FTSE 100 firms' agility secrets – and how you can easily replicate them

 
Fiona Cannon
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To prompt a big impact, a firm needs to shift its planning philosophy or operating model (Source: Getty)

Thanks to new technologies, changing customer demands, demographic shifts and globalisation, the world of work has changed significantly. How can businesses respond effectively to this new reality and remain competitive?

As the context of business becomes more complex, traditional models of work will come under strain. New, more flexible models will be needed as “agility” becomes a key focus of the modern competitive company.

The Agile Future Forum (AFF), a business-to-business collaboration set up by 22 FTSE 100 chief executives, was established to consider how UK business might benefit from the extended use of workforce agility, more commonly known as flexible working. Its unique research has proven that, in the areas reviewed, agile working is currently generating value equivalent to 3-13 per cent of workforce costs, with the potential to generate further value of 3-7 per cent of workforce costs and a sales uplift of up to 11 per cent.

But the realisation of these benefits requires a different approach. Traditionally, workforce agility is often perceived to be a benefit for employees and a cost for employers, rather than a way for companies to meet their strategic business goals in a challenging business environment. This needs to change.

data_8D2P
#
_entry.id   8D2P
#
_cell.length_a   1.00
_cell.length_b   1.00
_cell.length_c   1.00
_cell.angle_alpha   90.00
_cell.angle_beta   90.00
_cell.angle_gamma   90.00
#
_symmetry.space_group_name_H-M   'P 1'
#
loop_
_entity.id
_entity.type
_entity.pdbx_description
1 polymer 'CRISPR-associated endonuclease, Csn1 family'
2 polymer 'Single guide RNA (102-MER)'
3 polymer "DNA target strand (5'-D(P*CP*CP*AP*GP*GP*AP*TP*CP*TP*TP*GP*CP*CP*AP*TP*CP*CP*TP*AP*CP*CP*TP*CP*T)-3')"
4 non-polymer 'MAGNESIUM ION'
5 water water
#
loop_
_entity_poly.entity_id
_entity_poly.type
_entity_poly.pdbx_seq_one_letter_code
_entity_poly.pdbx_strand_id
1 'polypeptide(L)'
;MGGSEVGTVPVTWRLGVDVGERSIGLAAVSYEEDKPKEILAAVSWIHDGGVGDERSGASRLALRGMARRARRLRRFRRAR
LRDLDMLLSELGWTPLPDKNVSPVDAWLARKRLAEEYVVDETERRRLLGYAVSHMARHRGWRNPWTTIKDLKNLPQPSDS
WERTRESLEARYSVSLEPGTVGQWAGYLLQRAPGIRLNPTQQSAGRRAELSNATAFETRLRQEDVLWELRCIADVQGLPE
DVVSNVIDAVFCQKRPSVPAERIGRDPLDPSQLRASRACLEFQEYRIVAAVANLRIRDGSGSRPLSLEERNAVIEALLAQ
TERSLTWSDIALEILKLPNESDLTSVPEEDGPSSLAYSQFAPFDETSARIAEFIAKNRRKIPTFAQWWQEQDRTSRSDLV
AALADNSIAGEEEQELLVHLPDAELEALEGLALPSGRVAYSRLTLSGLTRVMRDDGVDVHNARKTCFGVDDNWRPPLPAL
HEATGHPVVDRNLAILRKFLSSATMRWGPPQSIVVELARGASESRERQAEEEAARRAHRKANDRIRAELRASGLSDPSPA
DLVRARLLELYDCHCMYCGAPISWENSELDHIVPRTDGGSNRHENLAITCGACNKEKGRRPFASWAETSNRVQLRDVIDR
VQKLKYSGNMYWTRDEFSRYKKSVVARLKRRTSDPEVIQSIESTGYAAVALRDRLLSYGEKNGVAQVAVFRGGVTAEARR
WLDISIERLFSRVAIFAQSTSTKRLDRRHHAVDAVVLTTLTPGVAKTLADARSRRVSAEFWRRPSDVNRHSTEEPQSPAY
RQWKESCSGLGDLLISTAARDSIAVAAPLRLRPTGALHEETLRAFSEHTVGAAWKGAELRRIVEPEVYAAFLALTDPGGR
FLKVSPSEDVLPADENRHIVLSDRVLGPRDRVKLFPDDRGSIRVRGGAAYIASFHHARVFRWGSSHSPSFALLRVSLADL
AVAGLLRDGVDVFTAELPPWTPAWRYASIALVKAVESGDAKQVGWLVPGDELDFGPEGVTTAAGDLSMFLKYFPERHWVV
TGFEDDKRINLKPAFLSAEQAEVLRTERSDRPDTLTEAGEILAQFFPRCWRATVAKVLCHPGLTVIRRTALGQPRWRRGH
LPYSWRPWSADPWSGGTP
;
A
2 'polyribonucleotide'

The AFF has identified five golden rules to help organisations implement agile working practices for competitive advantage:

Be Business-Led

Don’t leave it all to HR. The business needs to lead on the development of agile working practices. Collaboration between business and HR leaders will generate working practices that address business, customer and employee needs.

Understand Everyone’s Needs

Begin with a clear idea of business objectives, use this to develop a view of the ideal workforce, and then work out how agility can help to achieve both. Understand what employees value and work with them to develop agile practices. Different members of the workforce will have different priorities. For example, within one AFF organisation the idea that financial incentives would encourage take-up of less attractive shifts proved incorrect. Younger generations valued time at home more than financial incentives. Understanding value to both employer and employee will lead to balanced, and more effective, agile practices.

Develop the Agile Working Model Bottom-Up

When developing your agile business model, make sure you approach it at the right level – usually a single operation or business unit at a time, rather than across the whole organisation. When operations are similar (branches in a branch network, for instance), agile working models may be similar, but there will always be specific requirements that need to be addressed. In agile working, one size does not fit all.

Consider Big, Strategic Changes

In some cases small changes to agile working can have big impact – introducing a new shift pattern to meet increasing demand, for example. However, gaining the full benefits will require a larger change – a shift in planning philosophy, a change in operating model, or a new employee value proposition. Being more ambitious can increase potential benefits. For instance, applying home working throughout the organisation, rather than in just one division, could allow relocation to smaller premises.

Educate Leadership First

The attitude of management can be a barrier to introducing agile working, so getting senior business leaders on board is vital. Implementing new agile working practices is not easy, but the benefits of a more agile organisation – one that performs better and has a more engaged workforce – make this a worthwhile investment of management effort and time.

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